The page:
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by Abigail Van Buren

Paper Trail of Names Could Lead to Husband's Cheating

DEAR ABBY: I have been married for 17 years. I recently found slips of paper with women's names and telephone numbers among receipts my husband asked me to file. When I asked him who these women were, he claims he doesn't know and I should shut up.

He frequently leaves the house two to four hours at a time. Also, money is missing from our joint bank account.

Abby, he swears he is not cheating. Is he? -- WANTING TO KNOW THE TRUTH IN RHODE ISLAND

DEAR WANTING: Only he can answer that. Whether or not the problem is another woman, something is up, and he's certainly not leveling with you. Offer him the option of talking things out with a marriage counselor. If he refuses, talk to a lawyer about protecting yourself before any more assets disappear from your joint account.

DEAR ABBY: The letter from "No Name, No Address, No Phone," the 15-year-old living in an abusive home with her dad and stepmother, hit me hard. I could have written that same letter verbatim 20 years ago when I was 15.

My mother, too, gave my father custody of my younger brother and sister and me. Our dad had also remarried. We lived with him and our stepmother. She was fixated on our behavior with regard to household chores, meals and neatness.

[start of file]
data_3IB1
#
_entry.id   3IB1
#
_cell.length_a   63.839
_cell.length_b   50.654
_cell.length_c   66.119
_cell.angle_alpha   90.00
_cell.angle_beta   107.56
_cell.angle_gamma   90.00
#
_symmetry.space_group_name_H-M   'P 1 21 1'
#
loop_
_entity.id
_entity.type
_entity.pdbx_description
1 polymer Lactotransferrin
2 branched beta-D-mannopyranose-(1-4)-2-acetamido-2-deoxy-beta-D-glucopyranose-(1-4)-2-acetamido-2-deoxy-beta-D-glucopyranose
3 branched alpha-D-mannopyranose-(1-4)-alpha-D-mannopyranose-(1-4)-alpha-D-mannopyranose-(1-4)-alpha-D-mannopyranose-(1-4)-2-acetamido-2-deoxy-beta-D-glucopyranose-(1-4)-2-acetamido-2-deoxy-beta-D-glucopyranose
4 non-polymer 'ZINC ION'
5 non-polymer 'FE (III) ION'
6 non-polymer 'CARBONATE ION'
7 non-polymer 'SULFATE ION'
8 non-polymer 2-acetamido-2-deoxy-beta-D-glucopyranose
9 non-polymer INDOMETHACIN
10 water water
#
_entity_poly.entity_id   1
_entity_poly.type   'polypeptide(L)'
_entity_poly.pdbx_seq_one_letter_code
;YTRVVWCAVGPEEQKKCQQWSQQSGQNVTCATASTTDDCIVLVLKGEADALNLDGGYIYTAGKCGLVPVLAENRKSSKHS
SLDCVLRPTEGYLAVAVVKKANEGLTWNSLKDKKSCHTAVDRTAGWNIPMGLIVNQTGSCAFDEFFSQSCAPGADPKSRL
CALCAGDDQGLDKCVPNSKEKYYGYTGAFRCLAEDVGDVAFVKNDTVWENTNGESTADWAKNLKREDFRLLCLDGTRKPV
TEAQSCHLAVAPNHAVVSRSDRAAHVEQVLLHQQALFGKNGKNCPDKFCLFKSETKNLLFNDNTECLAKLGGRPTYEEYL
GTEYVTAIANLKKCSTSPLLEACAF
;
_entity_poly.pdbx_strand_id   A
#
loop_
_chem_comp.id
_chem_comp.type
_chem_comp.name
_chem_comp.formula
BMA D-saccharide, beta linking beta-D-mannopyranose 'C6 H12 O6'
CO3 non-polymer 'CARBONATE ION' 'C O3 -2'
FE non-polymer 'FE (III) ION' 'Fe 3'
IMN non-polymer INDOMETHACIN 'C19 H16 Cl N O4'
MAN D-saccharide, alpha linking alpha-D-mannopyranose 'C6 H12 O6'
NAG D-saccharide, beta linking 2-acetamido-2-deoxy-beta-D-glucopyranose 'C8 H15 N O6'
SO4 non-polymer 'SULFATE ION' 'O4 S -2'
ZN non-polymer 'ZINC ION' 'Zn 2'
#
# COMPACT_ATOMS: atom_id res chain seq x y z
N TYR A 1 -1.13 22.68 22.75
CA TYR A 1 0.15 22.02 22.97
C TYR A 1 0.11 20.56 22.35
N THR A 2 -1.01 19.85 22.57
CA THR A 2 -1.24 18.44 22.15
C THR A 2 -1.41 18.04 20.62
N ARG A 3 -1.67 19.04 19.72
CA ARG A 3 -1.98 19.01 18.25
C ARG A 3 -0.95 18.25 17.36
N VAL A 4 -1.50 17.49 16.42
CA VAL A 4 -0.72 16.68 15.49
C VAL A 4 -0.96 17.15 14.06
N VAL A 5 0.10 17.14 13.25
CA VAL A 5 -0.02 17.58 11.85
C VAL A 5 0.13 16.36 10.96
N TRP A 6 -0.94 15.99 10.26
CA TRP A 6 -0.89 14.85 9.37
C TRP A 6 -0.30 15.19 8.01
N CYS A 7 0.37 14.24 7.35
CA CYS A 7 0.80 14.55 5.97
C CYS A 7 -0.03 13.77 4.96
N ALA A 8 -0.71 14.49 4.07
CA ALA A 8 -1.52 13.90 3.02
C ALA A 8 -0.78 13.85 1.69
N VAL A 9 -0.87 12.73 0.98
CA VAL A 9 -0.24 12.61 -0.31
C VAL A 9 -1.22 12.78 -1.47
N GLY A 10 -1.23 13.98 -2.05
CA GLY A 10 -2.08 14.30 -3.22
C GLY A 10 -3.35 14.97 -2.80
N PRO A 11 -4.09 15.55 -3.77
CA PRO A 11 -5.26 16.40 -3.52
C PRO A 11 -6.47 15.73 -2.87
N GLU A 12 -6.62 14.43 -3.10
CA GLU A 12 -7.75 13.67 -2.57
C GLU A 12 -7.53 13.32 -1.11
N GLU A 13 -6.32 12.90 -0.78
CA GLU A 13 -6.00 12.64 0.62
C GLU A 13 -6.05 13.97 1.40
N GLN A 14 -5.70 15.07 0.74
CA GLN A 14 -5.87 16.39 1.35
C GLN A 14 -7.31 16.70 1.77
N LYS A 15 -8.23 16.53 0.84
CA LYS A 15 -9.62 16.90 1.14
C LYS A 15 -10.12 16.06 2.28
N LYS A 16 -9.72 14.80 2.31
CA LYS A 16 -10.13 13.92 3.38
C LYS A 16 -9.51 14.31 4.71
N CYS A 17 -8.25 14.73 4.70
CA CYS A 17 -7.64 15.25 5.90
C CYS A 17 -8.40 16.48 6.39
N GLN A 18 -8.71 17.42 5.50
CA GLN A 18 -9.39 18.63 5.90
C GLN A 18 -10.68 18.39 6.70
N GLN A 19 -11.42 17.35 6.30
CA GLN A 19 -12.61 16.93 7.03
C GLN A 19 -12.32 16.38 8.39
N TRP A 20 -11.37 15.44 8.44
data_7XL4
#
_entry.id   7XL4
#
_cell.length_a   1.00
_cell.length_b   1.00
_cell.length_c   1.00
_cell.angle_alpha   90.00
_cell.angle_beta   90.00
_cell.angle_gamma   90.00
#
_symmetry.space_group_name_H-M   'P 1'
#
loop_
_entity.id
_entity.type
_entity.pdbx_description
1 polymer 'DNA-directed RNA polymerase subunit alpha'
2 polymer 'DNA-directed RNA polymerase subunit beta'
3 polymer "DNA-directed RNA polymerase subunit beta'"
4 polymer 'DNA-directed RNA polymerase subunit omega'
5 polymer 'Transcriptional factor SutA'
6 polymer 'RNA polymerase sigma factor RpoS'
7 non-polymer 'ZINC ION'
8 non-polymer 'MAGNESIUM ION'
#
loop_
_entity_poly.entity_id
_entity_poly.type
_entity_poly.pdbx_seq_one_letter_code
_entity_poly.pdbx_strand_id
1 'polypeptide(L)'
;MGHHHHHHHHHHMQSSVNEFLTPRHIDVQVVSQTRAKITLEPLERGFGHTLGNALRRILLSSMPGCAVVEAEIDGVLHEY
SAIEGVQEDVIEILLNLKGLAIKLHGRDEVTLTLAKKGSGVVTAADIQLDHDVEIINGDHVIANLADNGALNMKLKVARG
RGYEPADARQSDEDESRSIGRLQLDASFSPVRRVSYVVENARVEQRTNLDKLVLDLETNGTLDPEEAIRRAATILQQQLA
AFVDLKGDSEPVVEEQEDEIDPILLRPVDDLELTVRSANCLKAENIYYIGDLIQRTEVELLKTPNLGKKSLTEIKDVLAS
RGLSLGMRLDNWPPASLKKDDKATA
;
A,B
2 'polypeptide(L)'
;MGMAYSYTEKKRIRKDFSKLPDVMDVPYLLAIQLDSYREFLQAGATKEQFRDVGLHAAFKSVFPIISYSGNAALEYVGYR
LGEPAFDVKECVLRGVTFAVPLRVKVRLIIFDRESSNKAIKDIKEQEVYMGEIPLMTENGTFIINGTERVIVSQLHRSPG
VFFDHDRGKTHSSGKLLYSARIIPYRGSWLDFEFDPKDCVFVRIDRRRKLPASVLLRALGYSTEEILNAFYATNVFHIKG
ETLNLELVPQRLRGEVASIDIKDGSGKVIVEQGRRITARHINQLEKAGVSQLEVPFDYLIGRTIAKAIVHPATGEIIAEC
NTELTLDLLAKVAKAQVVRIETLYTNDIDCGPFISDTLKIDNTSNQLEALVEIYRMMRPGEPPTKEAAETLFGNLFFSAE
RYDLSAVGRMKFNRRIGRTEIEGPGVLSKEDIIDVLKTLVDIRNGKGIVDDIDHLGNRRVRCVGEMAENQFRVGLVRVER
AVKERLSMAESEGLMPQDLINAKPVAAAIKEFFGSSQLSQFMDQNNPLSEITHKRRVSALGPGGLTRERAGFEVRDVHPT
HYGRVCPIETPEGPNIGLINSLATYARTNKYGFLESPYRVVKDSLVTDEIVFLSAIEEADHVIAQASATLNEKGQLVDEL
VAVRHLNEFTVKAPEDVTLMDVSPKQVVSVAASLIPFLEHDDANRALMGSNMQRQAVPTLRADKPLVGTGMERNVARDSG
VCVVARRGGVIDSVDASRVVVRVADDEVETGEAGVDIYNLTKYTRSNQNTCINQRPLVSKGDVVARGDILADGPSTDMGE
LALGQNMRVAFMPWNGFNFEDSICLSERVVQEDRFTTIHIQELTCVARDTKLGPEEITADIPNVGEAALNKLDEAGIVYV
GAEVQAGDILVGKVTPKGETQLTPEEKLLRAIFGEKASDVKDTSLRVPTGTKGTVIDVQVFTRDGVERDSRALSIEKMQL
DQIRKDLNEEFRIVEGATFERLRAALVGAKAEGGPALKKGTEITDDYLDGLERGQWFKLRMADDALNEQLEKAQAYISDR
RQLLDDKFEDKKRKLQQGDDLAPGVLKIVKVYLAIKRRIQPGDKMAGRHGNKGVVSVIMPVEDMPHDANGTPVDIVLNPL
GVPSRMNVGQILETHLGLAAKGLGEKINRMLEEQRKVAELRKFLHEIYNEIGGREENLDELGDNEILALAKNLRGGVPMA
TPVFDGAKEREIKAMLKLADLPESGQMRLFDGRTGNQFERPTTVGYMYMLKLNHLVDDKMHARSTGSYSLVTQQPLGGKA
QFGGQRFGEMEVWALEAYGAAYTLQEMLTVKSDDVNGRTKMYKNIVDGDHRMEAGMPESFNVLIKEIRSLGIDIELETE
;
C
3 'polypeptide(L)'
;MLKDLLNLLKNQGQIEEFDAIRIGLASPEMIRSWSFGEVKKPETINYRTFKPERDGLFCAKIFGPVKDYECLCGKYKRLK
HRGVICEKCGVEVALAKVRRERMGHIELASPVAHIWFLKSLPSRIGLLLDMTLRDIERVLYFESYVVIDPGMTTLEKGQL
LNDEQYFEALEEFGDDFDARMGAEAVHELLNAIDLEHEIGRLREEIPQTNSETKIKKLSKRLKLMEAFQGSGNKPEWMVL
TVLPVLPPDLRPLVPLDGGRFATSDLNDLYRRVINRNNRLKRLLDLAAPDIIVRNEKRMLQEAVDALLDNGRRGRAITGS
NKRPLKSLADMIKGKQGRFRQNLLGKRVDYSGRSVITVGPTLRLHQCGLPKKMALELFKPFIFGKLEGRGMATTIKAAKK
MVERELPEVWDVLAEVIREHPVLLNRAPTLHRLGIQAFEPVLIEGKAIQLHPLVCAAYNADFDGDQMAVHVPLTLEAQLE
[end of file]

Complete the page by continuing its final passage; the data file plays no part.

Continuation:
Unfortunately, our father thought we were lying when we described the beatings, severe punishments and emotional abuse that increased over the years -- usually when he was absent. Our stepmother was a "yeller." Dad always took her directions and advice. We kids were too scared out of our wits to talk in detail to our natural mother or other relatives, who suspected what was going on but never took action.

It has taken years of therapy to recover from what happened to us. I had to forgive myself for being unable to protect my brother and sister, but I finally became the "fighter" in the house on a long crusade to get my father to wake up. At last he did -- but not until serious damage had been done.

Please urge "No Name" to start talking and KEEP TALKING until someone listens! Her mother and grandmother also have a responsibility to step in without hesitation. They must be asked to act on behalf of her, her brother and sister. She should be specific about what is going on at home, even if she's scared to "tell." She was very brave to write that letter, and that's exactly the kind of courage it takes to get through stuff like this. -- ONCE A "NO-NAME" TOO

DEAR ONCE A NO-NAME: Well said.

DEAR ABBY: My husband and I have never attended an opera, but we have always wanted to. We finally made plans to attend one this fall, but have no idea what would be considered proper attire.

We will be going to the Portland Opera Theater in Portland, Ore. Should I wear a long sequined gown, while my husband wears a tuxedo? We are clueless and don't want to look silly or out of place. -- OPERA LOVERS

DEAR OPERA LOVERS: Play it safe. Wear a conservative street-length suit or dress. Your husband should wear a suit rather than a tuxedo. While you're there, observe what other patrons are wearing, so you'll know for next time how formally Portland patrons dress for the opera. Enjoy!

Dear Abby is written by Pauline Phillips and daughter Jeanne Phillips.

For an excellent guide to becoming a better conversationalist and a more sociable person, order "How to Be Popular." Send a business-sized, self-addressed envelope, plus check or money order for $5 (U.S. funds) to: Dear Abby -- Popularity Booklet, P.O. Box 447, Mount Morris, IL 61054-0447. (Postage is includedin the price.)

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